Switch to ADA Accessible Theme
Close Menu
Virginia Beach Estate Planning Lawyer / Blog / Estate Planning / Estate Planning Item Often Overlooked: Having ‘The Talk’ With Offspring

Estate Planning Item Often Overlooked: Having ‘The Talk’ With Offspring

Inheritance note
Inheritance note
Estate planning is rife with difficult decisions, including one that not many people might think of going into the process:

What, and when, to tell the children?

This can turn out to be one of the most difficult, according to an article on the website for Lifecare Innovations, a 21-year-old firm that helps people navigate the health care, government and guardianship systems.

“There’s no single right answer for everybody; what to do depends on the nature of your planning and your family circumstances,” the article by Robert Ross, an attorney based in Inverness, Ill., with 30 years of experience, states. “But it’s worth giving the issue some consideration. Many people are very hesitant to reveal the details of their family’s expected inheritances. A recent survey by UBS of almost 3,000 investors showed that only 54 percent had discussed their estate plans with their heirs, and only 34 percent had mentioned specific dollar figures.

“Many parents say they fear that if their children find out they can expect a substantial legacy in the future, they’ll be less likely to work hard and save in the present. Another worry is that revealing an estate plan could lead to family squabbling and resentment. This is especially true if you plan to leave unequal inheritances to family members.”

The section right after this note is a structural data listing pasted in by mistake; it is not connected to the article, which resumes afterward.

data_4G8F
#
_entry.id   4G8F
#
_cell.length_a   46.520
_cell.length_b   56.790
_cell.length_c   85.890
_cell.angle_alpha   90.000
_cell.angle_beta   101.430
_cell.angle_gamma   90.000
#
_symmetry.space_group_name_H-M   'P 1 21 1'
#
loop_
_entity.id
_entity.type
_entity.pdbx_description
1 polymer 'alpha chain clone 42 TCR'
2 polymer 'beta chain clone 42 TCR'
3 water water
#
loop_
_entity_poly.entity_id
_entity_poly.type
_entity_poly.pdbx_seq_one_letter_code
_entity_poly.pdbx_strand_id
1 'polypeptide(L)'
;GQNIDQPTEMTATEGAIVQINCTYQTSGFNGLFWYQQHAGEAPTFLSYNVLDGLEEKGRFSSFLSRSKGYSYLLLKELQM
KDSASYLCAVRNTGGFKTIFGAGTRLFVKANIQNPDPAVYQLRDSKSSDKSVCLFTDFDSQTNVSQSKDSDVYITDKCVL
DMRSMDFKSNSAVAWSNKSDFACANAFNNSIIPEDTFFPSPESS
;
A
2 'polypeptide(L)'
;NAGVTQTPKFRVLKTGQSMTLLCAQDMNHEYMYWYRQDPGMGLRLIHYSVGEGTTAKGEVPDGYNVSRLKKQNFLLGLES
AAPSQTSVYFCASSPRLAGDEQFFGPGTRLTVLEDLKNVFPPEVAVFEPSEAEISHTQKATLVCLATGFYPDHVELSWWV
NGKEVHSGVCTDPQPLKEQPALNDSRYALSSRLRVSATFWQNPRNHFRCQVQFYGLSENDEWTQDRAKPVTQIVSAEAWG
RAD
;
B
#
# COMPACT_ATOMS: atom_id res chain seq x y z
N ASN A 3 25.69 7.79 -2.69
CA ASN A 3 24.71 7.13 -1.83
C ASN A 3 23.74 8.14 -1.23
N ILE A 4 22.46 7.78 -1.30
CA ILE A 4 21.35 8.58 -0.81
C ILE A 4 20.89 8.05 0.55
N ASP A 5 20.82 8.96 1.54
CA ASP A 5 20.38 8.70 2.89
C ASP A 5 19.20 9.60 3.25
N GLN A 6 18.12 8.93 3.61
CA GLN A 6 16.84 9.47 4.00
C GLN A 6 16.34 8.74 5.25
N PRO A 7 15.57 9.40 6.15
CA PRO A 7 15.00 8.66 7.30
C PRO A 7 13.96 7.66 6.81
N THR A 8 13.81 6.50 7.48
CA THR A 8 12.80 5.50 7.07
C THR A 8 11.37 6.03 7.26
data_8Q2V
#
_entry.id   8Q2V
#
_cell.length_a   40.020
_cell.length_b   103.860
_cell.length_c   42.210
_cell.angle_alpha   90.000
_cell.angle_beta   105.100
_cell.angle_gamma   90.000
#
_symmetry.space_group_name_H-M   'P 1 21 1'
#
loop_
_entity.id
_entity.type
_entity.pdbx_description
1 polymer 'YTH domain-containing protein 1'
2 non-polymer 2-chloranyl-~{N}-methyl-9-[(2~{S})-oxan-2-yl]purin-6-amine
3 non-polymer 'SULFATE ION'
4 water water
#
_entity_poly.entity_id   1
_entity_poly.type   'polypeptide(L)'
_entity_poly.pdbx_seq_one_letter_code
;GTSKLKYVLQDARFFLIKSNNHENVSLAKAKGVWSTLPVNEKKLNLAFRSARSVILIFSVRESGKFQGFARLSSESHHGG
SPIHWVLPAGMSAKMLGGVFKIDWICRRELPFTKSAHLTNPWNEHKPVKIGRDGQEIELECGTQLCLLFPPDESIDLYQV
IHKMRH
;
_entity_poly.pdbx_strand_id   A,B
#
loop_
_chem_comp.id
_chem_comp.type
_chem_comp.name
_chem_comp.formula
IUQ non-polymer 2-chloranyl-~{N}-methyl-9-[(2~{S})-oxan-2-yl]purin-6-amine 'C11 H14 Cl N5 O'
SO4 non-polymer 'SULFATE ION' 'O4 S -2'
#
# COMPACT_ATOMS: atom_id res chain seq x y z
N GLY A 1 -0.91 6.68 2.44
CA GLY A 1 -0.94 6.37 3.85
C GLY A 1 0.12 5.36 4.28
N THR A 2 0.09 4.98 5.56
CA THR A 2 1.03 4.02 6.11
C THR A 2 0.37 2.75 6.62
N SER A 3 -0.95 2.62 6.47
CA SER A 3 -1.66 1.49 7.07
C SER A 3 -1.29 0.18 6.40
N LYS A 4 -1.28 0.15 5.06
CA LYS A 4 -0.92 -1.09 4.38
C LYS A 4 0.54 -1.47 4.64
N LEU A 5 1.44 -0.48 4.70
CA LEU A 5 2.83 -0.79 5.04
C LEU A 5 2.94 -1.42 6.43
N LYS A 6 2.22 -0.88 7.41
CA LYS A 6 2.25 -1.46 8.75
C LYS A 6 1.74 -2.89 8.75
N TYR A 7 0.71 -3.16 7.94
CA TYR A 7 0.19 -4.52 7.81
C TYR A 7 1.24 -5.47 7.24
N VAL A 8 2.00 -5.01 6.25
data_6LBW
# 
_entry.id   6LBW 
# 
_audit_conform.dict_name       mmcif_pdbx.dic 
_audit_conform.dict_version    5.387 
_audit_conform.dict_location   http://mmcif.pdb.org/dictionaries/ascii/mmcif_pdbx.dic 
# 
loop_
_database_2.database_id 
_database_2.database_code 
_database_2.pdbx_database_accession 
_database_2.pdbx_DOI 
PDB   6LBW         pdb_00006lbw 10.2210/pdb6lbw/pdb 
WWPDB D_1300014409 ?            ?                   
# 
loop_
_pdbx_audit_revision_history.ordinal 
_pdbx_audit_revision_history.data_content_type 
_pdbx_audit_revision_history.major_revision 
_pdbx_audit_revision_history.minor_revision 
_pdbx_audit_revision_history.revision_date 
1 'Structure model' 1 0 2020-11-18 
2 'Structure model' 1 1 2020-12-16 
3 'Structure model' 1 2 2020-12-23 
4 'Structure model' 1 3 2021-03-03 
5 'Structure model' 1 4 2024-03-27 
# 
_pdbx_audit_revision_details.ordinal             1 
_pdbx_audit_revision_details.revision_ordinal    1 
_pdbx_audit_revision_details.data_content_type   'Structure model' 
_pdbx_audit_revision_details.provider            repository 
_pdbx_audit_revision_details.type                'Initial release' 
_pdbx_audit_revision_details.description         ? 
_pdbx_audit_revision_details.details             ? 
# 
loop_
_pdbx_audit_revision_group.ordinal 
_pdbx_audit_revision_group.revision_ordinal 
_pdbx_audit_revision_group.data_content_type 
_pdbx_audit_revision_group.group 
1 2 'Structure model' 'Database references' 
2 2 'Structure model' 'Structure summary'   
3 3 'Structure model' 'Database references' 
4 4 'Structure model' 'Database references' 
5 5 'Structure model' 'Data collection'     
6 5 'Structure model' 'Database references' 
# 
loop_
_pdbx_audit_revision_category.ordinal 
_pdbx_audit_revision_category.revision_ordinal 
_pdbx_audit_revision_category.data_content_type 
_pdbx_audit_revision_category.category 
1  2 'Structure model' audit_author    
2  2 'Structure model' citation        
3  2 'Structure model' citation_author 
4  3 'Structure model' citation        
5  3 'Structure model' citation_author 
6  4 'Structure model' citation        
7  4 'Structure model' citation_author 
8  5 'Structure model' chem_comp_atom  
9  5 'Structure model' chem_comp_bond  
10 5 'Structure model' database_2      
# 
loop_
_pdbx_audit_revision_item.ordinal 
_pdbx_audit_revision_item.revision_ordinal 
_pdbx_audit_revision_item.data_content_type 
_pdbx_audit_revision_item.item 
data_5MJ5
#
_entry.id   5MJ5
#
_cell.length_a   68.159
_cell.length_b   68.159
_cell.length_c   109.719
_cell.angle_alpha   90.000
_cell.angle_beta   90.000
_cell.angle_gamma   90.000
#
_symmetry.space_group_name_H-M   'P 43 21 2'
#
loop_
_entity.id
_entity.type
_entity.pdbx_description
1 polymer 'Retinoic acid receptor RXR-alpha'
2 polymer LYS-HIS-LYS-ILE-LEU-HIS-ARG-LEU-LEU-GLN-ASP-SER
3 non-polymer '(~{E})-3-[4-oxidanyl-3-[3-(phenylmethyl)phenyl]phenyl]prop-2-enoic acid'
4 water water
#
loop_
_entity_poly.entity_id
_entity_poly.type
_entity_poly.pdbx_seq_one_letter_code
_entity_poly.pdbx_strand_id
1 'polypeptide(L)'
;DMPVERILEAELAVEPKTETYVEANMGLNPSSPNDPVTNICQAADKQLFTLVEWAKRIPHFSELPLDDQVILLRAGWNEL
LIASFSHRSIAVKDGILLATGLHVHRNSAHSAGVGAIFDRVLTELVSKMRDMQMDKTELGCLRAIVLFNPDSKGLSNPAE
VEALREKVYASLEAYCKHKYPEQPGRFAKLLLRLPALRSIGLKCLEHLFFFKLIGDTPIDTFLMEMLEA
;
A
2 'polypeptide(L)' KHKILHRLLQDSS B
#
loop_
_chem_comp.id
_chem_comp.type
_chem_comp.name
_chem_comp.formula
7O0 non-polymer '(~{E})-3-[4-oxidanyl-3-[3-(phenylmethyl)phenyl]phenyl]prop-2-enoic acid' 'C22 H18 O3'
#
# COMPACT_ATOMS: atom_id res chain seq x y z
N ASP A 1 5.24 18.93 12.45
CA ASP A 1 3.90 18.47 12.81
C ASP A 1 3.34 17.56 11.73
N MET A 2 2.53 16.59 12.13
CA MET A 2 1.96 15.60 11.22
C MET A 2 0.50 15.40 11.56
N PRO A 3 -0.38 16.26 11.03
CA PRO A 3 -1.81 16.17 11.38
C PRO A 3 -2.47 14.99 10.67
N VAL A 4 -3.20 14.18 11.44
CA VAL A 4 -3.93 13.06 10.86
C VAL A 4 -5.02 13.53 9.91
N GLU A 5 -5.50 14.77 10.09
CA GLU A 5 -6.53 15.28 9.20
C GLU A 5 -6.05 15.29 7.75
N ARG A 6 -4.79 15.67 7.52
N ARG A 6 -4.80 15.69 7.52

Ross goes on, however, to argue more in favor of bringing the children more fully into the picture than keeping them in the dark.

“But while it can be difficult, there are also some very good reasons for having a detailed talk with your family about your estate plan,” he wrote. “For one thing, if there’s a chance of family squabbling and bitterness, it can be better to tell everyone what to expect now, while you’re still alive and have a chance to explain your motives and smooth things over. You could explain, for instance, why you’re leaving more assets to a child with a large family than to a child who is single, or why you’re leaving money to a charity that has always been important to you.

“In fact, the UBS survey showed that heirs who weren’t told in advance about inheritance arrangements were more than twice as likely to be unhappy about them afterward.”

Facebook Twitter LinkedIn